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Paine, Jefferson, and the Fear Mask

Summary:
In the years just before the American movement for separation from Great Britain (it was not a “revolution,” properly speaking, as the American separatists had no desire to transform the government of Great Britain; they merely wished to be free of it) there was something called the committees of correspondence. They were the 18th century equivalent of non-“authoritative” (i.e., official/corporate-government propaganda) Internet sites, such as the one you’re reading right now. A means by which people could share information – especially heretical information – among themselves, sidestepping the “authoritative” pabulum. They spread more than information, too.  They also spread hope, almost as important as the information itself.

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In the years just before the American movement for separation from Great Britain (it was not a “revolution,” properly speaking, as the American separatists had no desire to transform the government of Great Britain; they merely wished to be free of it) there was something called the committees of correspondence.

They were the 18th century equivalent of non-“authoritative” (i.e., official/corporate-government propaganda) Internet sites, such as the one you’re reading right now. A means by which people could share information – especially heretical information – among themselves, sidestepping the “authoritative” pabulum.

They spread more than information, too.  They also spread hope, almost as important as the information itself. The people reading and back-and-forthing realized they were not alone. That others – intelligent, thoughtful people – shared their views.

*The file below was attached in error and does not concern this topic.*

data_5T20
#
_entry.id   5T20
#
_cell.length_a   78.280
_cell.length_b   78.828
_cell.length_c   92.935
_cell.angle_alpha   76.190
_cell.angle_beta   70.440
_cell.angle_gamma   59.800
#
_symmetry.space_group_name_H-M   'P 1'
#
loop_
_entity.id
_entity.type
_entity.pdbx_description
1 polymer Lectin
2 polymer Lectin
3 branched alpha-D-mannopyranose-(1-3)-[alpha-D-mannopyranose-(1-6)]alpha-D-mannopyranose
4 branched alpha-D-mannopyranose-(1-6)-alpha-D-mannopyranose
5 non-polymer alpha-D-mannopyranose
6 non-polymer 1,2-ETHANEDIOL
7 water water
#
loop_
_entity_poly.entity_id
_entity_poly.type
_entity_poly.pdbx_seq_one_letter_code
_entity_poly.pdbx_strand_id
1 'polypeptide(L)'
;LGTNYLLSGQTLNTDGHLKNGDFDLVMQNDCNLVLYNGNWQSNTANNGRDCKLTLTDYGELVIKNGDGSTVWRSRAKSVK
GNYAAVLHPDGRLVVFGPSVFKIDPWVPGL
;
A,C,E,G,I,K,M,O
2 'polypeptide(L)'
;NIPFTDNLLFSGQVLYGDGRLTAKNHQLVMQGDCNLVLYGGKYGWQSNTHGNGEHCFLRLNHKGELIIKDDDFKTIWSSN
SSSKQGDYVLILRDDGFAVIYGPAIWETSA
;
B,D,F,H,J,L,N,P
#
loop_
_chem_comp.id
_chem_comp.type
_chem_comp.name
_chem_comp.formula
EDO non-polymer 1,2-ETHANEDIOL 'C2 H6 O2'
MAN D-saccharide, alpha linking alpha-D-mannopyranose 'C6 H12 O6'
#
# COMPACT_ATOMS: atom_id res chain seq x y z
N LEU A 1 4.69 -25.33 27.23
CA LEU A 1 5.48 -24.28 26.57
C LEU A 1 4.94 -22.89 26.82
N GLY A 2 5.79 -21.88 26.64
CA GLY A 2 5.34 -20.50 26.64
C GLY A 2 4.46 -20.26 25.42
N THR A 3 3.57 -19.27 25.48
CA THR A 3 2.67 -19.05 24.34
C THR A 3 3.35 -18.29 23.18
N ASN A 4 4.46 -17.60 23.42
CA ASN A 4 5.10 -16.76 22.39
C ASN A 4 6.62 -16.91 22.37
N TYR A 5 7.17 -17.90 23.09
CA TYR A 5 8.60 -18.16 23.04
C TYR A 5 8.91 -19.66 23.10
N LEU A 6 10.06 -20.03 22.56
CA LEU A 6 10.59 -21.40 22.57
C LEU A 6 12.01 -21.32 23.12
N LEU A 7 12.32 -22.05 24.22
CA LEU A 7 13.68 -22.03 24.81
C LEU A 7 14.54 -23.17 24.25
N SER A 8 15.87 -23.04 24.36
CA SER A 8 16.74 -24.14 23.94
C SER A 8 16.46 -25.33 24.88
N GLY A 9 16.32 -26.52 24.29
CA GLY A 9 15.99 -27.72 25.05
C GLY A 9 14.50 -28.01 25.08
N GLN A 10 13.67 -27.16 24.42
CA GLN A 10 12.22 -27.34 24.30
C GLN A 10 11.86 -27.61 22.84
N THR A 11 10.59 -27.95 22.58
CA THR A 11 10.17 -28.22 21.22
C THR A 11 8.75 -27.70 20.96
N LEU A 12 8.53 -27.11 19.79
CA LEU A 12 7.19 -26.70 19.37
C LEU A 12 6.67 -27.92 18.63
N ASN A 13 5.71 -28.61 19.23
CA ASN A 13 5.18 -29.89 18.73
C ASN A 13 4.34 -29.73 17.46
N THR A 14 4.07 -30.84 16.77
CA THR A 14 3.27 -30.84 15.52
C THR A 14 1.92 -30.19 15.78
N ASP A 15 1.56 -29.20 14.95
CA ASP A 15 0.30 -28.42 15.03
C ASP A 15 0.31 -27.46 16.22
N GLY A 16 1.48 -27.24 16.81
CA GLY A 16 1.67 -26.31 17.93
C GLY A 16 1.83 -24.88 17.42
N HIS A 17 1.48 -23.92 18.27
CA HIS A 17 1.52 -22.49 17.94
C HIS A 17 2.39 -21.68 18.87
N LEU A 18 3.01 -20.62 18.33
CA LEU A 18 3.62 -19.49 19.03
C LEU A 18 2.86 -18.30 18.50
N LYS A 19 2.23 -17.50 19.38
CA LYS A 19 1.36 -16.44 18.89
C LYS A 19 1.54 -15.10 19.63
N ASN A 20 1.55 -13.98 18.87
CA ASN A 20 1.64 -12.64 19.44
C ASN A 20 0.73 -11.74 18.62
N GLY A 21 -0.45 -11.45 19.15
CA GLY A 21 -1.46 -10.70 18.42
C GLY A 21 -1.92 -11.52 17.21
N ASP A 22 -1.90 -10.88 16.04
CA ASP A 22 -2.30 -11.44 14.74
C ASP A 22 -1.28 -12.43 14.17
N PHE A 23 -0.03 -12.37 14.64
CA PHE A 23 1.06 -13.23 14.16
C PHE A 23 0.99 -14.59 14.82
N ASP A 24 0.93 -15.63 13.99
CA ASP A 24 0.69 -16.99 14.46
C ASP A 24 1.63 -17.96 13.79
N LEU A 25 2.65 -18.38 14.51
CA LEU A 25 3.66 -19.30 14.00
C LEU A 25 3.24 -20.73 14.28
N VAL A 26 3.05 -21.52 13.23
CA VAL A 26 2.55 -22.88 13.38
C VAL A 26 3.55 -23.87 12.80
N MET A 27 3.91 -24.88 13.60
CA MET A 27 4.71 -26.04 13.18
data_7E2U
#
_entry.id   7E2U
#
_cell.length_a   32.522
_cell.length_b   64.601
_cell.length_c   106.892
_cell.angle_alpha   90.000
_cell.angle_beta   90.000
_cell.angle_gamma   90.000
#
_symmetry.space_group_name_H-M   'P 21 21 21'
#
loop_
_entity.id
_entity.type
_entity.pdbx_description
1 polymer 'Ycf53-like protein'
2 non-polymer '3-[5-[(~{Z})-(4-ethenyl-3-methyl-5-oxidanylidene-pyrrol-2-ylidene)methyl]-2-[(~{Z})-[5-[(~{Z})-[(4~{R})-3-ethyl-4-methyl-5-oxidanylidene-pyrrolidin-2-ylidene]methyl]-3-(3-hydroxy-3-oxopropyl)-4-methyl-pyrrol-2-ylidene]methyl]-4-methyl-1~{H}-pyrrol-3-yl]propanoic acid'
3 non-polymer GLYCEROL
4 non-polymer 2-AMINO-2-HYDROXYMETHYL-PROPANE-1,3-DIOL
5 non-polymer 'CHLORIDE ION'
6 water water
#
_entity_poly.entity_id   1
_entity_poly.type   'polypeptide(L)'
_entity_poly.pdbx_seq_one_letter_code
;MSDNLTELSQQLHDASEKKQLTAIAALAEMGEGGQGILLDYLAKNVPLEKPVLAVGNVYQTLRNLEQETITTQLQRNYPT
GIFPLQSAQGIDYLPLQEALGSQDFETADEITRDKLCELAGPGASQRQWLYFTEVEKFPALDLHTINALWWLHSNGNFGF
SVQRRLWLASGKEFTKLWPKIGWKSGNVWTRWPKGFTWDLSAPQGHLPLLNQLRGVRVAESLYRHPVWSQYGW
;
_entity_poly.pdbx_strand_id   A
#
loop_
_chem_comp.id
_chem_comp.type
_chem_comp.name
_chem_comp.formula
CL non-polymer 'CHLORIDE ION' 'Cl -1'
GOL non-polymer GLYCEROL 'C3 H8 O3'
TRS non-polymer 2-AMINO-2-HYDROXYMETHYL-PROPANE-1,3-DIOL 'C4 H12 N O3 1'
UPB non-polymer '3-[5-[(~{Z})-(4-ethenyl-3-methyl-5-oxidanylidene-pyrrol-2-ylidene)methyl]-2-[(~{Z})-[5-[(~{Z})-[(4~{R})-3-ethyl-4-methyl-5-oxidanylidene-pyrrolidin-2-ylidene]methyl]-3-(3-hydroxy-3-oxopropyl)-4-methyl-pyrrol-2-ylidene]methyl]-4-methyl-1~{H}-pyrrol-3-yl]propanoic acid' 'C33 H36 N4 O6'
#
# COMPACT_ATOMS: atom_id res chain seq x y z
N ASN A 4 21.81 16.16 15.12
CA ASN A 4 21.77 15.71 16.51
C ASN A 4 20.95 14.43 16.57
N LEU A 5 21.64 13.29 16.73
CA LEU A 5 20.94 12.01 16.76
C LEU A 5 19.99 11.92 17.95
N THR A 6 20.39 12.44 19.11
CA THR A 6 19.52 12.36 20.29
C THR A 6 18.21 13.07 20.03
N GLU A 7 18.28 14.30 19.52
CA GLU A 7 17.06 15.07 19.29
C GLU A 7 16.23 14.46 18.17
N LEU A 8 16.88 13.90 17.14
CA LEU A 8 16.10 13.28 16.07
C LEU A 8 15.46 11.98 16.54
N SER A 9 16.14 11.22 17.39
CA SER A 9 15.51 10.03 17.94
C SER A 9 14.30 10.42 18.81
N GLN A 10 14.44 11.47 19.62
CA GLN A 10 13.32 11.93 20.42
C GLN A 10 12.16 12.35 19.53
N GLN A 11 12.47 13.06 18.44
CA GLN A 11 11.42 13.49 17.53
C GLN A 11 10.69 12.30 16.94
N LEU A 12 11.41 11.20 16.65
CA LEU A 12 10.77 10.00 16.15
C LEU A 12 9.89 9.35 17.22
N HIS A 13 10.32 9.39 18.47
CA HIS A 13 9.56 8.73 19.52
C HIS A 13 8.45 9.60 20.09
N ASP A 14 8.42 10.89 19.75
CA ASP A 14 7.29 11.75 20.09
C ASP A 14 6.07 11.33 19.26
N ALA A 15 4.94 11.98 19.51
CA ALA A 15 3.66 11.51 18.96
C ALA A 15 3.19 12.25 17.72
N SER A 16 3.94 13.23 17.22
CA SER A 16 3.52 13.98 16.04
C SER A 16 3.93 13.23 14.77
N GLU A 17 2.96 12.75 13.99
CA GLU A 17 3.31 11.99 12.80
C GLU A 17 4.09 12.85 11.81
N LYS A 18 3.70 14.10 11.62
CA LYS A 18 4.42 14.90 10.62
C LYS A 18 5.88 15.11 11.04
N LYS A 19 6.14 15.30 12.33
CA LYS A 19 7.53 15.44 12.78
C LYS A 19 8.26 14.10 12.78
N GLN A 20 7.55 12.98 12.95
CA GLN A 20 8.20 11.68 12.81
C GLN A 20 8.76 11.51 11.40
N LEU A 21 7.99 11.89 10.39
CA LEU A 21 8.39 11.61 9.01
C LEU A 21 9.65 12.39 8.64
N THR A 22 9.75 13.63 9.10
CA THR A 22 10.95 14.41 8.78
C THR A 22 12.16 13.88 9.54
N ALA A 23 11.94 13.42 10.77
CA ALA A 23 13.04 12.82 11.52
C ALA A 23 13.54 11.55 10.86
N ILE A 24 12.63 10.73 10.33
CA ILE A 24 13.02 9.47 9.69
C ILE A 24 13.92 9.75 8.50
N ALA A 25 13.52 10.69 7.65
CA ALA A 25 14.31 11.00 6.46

The importance of this cannot be overstated.

They powers arrayed then – as now – count on isolation to demoralize the opposition. It is not mere coincidence that “social distancing” accompanies the tyrannizing of Americans today. People can’t easily communicate when they have to shout because they’re forced to stand no closer than six feet from the people they’re trying to talk with – and aren’t permitted to gather in groups.

Even their commerce must be conducted remotely – via “apps” and such. They wait curbside for a Fear Masker to hurriedly push the (sanitized) bag through the window.

And, of course, it is very hard to communicate ideas – and facts – contrary to all of this when the public discourse is subject to the approval (and redaction) of “authoritative” Lictors of the Allowable.

It is not coincidental that Fear Masking rises – even as the cold-equals-death narrative has become as transparently ridiculous as the “weapons of mass destruction” narrative – because millions of Americans are being programmed – the word has dual meaning – by their TeeVees and the other “authoritative” sources of orthodoxy. It is just as important – from the standpoint of the people behind the programming – to terrify people as to isolate them.

In the years preceding the outbreak of physical resistance to the British government, the government of Great Britain did the same. It warned the people of the American colonies that without the protection of the redcoats, they would be at the mercy of savage indians and rampaging French – the Coronavirus equivalents of the 18th century.

The fear, of course, was much greater than the threat – then as now.

But the good news- and we need it – is that we have even more effective means of discussing this truth among ourselves and spreading the truth to others, who join our side every day the “authoritative” elaboration of falsehood continues. It is critically important – psychologically – to understand that.

The Lictors of the Allowable will do all they can to prevent us knowing that.

Eric Peters
Eric Peters is a freelance car/bike/political columnist. He escaped the corporate-owned media Big Boys years ago. Without the censorship of the corporate tools

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